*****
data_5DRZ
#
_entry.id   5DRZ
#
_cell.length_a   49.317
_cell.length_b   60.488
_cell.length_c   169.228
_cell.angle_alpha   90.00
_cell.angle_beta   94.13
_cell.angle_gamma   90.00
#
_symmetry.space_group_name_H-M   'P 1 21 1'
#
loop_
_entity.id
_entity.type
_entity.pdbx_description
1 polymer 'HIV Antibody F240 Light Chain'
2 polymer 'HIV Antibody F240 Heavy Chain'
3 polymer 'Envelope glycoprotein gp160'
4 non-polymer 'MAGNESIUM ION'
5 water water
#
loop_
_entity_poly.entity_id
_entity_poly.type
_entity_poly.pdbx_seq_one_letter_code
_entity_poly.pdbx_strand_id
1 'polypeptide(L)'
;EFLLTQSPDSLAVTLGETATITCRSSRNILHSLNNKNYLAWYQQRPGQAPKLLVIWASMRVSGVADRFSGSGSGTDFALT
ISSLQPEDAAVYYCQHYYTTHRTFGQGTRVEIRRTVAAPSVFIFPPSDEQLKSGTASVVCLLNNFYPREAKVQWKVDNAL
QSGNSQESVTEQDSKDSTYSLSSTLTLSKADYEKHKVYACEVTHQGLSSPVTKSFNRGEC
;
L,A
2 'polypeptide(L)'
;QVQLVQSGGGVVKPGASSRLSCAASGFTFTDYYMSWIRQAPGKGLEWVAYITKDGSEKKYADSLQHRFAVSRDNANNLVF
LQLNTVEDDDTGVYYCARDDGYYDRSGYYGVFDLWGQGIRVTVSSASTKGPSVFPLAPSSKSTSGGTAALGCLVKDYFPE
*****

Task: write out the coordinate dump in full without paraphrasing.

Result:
data_5DRZ
#
_entry.id   5DRZ
#
_cell.length_a   49.317
_cell.length_b   60.488
_cell.length_c   169.228
_cell.angle_alpha   90.00
_cell.angle_beta   94.13
_cell.angle_gamma   90.00
#
_symmetry.space_group_name_H-M   'P 1 21 1'
#
loop_
_entity.id
_entity.type
_entity.pdbx_description
1 polymer 'HIV Antibody F240 Light Chain'
2 polymer 'HIV Antibody F240 Heavy Chain'
3 polymer 'Envelope glycoprotein gp160'
4 non-polymer 'MAGNESIUM ION'
5 water water
#
loop_
_entity_poly.entity_id
_entity_poly.type
_entity_poly.pdbx_seq_one_letter_code
_entity_poly.pdbx_strand_id
1 'polypeptide(L)'
;EFLLTQSPDSLAVTLGETATITCRSSRNILHSLNNKNYLAWYQQRPGQAPKLLVIWASMRVSGVADRFSGSGSGTDFALT
ISSLQPEDAAVYYCQHYYTTHRTFGQGTRVEIRRTVAAPSVFIFPPSDEQLKSGTASVVCLLNNFYPREAKVQWKVDNAL
QSGNSQESVTEQDSKDSTYSLSSTLTLSKADYEKHKVYACEVTHQGLSSPVTKSFNRGEC
;
L,A
2 'polypeptide(L)'
;QVQLVQSGGGVVKPGASSRLSCAASGFTFTDYYMSWIRQAPGKGLEWVAYITKDGSEKKYADSLQHRFAVSRDNANNLVF
LQLNTVEDDDTGVYYCARDDGYYDRSGYYGVFDLWGQGIRVTVSSASTKGPSVFPLAPSSKSTSGGTAALGCLVKDYFPE